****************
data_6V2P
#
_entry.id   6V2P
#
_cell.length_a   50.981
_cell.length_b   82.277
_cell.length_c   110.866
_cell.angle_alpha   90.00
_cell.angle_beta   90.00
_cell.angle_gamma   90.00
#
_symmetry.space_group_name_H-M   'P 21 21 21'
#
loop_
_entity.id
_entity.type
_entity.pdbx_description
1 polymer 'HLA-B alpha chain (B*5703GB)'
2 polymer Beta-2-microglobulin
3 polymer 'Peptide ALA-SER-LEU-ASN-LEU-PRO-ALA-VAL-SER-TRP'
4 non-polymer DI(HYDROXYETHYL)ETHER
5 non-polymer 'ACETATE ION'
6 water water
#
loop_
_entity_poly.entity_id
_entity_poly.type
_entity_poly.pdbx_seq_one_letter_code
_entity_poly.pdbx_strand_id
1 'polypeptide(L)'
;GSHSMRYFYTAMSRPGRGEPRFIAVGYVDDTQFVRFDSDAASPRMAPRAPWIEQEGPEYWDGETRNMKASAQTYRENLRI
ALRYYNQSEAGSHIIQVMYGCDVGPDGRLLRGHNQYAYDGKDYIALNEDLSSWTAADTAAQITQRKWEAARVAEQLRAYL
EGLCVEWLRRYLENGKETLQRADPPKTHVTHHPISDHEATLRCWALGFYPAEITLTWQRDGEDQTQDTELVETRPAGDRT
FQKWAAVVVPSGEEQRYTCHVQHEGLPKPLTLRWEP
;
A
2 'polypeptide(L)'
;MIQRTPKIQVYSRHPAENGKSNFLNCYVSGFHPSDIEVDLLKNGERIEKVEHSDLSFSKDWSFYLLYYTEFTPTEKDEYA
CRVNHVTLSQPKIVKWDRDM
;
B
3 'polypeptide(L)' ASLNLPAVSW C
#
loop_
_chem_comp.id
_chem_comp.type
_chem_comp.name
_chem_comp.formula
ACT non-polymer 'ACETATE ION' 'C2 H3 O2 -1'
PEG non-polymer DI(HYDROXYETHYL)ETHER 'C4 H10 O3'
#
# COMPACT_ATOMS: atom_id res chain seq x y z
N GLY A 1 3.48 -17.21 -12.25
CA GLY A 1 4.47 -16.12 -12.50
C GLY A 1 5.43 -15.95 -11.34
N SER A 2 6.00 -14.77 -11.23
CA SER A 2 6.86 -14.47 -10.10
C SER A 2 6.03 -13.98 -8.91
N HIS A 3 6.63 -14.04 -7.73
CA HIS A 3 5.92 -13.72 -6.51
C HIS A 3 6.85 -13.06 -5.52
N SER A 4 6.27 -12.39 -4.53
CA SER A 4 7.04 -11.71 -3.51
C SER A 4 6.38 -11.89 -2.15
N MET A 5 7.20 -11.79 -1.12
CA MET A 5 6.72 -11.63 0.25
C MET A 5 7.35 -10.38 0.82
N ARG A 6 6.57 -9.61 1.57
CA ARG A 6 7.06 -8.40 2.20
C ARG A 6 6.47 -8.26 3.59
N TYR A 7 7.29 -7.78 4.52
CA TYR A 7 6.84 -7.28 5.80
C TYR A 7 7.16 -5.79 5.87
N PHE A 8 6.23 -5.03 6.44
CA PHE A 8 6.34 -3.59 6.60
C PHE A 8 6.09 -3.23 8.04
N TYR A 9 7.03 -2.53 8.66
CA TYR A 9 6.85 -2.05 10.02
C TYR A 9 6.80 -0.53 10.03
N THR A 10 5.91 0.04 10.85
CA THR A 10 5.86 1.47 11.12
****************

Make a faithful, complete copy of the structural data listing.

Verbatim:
data_6V2P
#
_entry.id   6V2P
#
_cell.length_a   50.981
_cell.length_b   82.277
_cell.length_c   110.866
_cell.angle_alpha   90.00
_cell.angle_beta   90.00
_cell.angle_gamma   90.00
#
_symmetry.space_group_name_H-M   'P 21 21 21'
#
loop_
_entity.id
_entity.type
_entity.pdbx_description
1 polymer 'HLA-B alpha chain (B*5703GB)'
2 polymer Beta-2-microglobulin
3 polymer 'Peptide ALA-SER-LEU-ASN-LEU-PRO-ALA-VAL-SER-TRP'
4 non-polymer DI(HYDROXYETHYL)ETHER
5 non-polymer 'ACETATE ION'
6 water water
#
loop_
_entity_poly.entity_id
_entity_poly.type
_entity_poly.pdbx_seq_one_letter_code
_entity_poly.pdbx_strand_id
1 'polypeptide(L)'
;GSHSMRYFYTAMSRPGRGEPRFIAVGYVDDTQFVRFDSDAASPRMAPRAPWIEQEGPEYWDGETRNMKASAQTYRENLRI
ALRYYNQSEAGSHIIQVMYGCDVGPDGRLLRGHNQYAYDGKDYIALNEDLSSWTAADTAAQITQRKWEAARVAEQLRAYL
EGLCVEWLRRYLENGKETLQRADPPKTHVTHHPISDHEATLRCWALGFYPAEITLTWQRDGEDQTQDTELVETRPAGDRT
FQKWAAVVVPSGEEQRYTCHVQHEGLPKPLTLRWEP
;
A
2 'polypeptide(L)'
;MIQRTPKIQVYSRHPAENGKSNFLNCYVSGFHPSDIEVDLLKNGERIEKVEHSDLSFSKDWSFYLLYYTEFTPTEKDEYA
CRVNHVTLSQPKIVKWDRDM
;
B
3 'polypeptide(L)' ASLNLPAVSW C
#
loop_
_chem_comp.id
_chem_comp.type
_chem_comp.name
_chem_comp.formula
ACT non-polymer 'ACETATE ION' 'C2 H3 O2 -1'
PEG non-polymer DI(HYDROXYETHYL)ETHER 'C4 H10 O3'
#
# COMPACT_ATOMS: atom_id res chain seq x y z
N GLY A 1 3.48 -17.21 -12.25
CA GLY A 1 4.47 -16.12 -12.50
C GLY A 1 5.43 -15.95 -11.34
N SER A 2 6.00 -14.77 -11.23
CA SER A 2 6.86 -14.47 -10.10
C SER A 2 6.03 -13.98 -8.91
N HIS A 3 6.63 -14.04 -7.73
CA HIS A 3 5.92 -13.72 -6.51
C HIS A 3 6.85 -13.06 -5.52
N SER A 4 6.27 -12.39 -4.53
CA SER A 4 7.04 -11.71 -3.51
C SER A 4 6.38 -11.89 -2.15
N MET A 5 7.20 -11.79 -1.12
CA MET A 5 6.72 -11.63 0.25
C MET A 5 7.35 -10.38 0.82
N ARG A 6 6.57 -9.61 1.57
CA ARG A 6 7.06 -8.40 2.20
C ARG A 6 6.47 -8.26 3.59
N TYR A 7 7.29 -7.78 4.52
CA TYR A 7 6.84 -7.28 5.80
C TYR A 7 7.16 -5.79 5.87
N PHE A 8 6.23 -5.03 6.44
CA PHE A 8 6.34 -3.59 6.60
C PHE A 8 6.09 -3.23 8.04
N TYR A 9 7.03 -2.53 8.66
CA TYR A 9 6.85 -2.05 10.02
C TYR A 9 6.80 -0.53 10.03
N THR A 10 5.91 0.04 10.85
CA THR A 10 5.86 1.47 11.12